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Tour the city with these Broadway shows set in New York

From Hamilton to Funny Girl to New York, New York, these shows aren't just performed here — they tell real and fictional stories of NYC past and present.

Joe Dziemianowicz
Joe Dziemianowicz

If you can make theatre there, you can make it anywhere. There’s a story on every corner in New York, so it’s hardly a surprise that this multifaceted, multicultural metropolis is the setting for so many plays and musicals. That’s always been the case. Tales of New York as diverse as the city itself and can be found in everything from Wonderful Town to Hair to In the Heights.

And the New York City shows keep on coming. Kander and Ebb’s New York, New York is the latest Broadway show that unfolds on the streets of NYC. The musical announces its location right there in the title: a town so nice (and flowing with creative juice), they named it twice.

New York, New York joins a host of other current and upcoming shows with the same address. Together, they paint a diverse portrait of New York past and present. Read on to discover all the New York-set shows you can see now, and then come on, come through to see them in the city where they belong.

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New York, New York

NYC was abuzz with optimism and opportunities after World War II – a fitting setting for a story about young people looking to make their mark. Loosely based on the 1977 Martin Scorsese film about a pair of aspiring performers, the show features a new story by David Thompson and Sharon Washington that expands the field of characters.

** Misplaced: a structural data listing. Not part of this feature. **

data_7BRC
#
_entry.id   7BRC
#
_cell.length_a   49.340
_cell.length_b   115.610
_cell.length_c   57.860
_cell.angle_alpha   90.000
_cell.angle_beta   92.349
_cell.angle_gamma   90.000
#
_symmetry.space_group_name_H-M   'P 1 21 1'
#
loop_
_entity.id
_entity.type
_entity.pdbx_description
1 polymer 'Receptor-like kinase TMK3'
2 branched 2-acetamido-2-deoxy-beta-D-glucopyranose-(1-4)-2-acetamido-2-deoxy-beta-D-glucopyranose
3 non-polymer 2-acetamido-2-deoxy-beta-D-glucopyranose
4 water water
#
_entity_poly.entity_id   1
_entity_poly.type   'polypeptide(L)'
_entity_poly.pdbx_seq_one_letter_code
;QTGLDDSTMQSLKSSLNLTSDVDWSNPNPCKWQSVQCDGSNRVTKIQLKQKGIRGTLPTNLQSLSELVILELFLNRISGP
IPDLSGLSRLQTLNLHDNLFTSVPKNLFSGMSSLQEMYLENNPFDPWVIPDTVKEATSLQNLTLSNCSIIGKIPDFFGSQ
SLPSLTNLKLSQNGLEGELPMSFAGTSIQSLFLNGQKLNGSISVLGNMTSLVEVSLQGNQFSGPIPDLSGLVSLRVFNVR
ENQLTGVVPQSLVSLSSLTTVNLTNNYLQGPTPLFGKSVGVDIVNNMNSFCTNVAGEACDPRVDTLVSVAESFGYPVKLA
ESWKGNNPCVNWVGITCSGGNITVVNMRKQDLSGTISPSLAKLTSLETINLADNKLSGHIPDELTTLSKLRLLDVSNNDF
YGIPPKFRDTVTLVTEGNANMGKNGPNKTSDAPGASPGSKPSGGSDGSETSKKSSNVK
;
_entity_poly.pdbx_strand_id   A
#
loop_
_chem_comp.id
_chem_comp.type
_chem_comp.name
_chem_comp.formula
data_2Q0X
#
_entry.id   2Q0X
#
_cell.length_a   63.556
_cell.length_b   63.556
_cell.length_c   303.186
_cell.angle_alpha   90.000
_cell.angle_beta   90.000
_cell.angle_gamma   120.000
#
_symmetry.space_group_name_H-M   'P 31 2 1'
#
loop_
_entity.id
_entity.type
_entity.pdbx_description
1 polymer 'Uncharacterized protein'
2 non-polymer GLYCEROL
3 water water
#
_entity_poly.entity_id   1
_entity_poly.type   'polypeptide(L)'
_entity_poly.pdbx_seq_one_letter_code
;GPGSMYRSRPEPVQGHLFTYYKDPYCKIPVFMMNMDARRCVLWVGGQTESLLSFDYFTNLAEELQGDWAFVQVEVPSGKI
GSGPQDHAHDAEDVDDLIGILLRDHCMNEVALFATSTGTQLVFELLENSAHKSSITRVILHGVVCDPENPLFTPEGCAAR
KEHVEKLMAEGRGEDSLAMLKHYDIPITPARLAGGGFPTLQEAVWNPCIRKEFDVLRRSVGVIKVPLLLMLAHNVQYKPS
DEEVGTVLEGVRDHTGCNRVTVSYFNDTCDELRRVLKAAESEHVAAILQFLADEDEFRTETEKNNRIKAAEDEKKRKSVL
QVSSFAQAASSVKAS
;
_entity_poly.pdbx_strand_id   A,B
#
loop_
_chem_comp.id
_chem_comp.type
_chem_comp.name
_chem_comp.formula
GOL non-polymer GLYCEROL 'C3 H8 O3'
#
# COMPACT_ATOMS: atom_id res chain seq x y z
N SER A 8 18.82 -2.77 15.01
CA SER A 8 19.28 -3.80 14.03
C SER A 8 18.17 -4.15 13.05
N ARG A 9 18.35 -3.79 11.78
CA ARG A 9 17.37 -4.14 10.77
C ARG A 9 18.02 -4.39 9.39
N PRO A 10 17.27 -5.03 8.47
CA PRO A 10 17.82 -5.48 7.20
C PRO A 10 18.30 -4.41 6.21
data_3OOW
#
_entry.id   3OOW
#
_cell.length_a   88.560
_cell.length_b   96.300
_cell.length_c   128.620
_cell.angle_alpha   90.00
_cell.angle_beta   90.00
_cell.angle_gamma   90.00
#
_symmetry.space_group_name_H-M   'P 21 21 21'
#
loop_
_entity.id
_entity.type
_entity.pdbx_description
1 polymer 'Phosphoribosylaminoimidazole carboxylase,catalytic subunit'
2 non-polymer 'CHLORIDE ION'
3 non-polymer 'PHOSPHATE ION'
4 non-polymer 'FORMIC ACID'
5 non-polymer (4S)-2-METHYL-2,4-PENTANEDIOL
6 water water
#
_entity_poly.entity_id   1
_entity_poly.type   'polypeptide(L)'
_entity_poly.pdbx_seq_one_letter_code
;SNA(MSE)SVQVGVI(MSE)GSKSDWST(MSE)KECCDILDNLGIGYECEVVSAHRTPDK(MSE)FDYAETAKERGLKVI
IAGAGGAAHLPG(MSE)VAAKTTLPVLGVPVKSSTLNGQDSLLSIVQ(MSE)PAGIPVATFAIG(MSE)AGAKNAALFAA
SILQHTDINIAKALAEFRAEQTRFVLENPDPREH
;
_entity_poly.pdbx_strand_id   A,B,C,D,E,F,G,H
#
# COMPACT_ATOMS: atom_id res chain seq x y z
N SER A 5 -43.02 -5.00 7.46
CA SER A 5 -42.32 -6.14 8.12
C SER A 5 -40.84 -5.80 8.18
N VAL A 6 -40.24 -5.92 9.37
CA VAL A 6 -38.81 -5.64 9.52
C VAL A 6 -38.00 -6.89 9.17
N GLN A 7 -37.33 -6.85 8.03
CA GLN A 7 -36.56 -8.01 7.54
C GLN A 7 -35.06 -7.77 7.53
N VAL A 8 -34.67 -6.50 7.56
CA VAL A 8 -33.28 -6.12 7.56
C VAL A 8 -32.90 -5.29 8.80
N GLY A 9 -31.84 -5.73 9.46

The show does, however, preserve John Kander and Fred Ebb hits from the film, including the famous title tune and “And the World Goes Round.” New songs by Kander and Lin-Manuel Miranda also appear in the show.

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Lin-Manuel Miranda’s Tony- and Pulitzer Prize-winning musical covers the life and times of Alexander Hamilton, the nation’s Founding Father who gazes at you from $10 bills. Early on, the show celebrates NYC as Hamilton’s future wife, Eliza Schuyler, steps on stage with her sisters. They sing, “History is happening in Manhattan, and we just happen to be in the greatest city in the world.”

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Funny Girl

NYC is the center of the showbiz galaxy, which sets the scene for this rags-to-riches-to-reach-for-tissues story of vaudeville star Fanny Brice, a role originated by Barbra Streisand in 1964 and now played by Lea Michele.

The show by Jule Styne (music), Bob Merrill (lyrics), and Isobel Lennart, whose book has been revised by Harvey Fierstein, unfolds in and around New York before and after World War I. We follow Fanny from humble roots to her rise as a queen of the Ziegfeld Follies to brief marital bliss. Like Brice’s life, her city bursts with wall-to-wall drama.

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A Beautiful Noise, The Neil Diamond Musical

This bio-musical about pop superstar Neil Diamond weaves in more than 25 tunes from his catalog – and New York City is all over them. “Well, I’m New York City born and raised,” an older Diamond, played by Mark Jacoby, sings while performing “I Am... I Said.”

We see a young Diamond, played by Will Swenson, recall writing songs as a 15-year-old kid in Flatbush, Brooklyn. Later, he breaks through at the Bitter End music club in the West Village.

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The Sign in Sidney Brustein's Window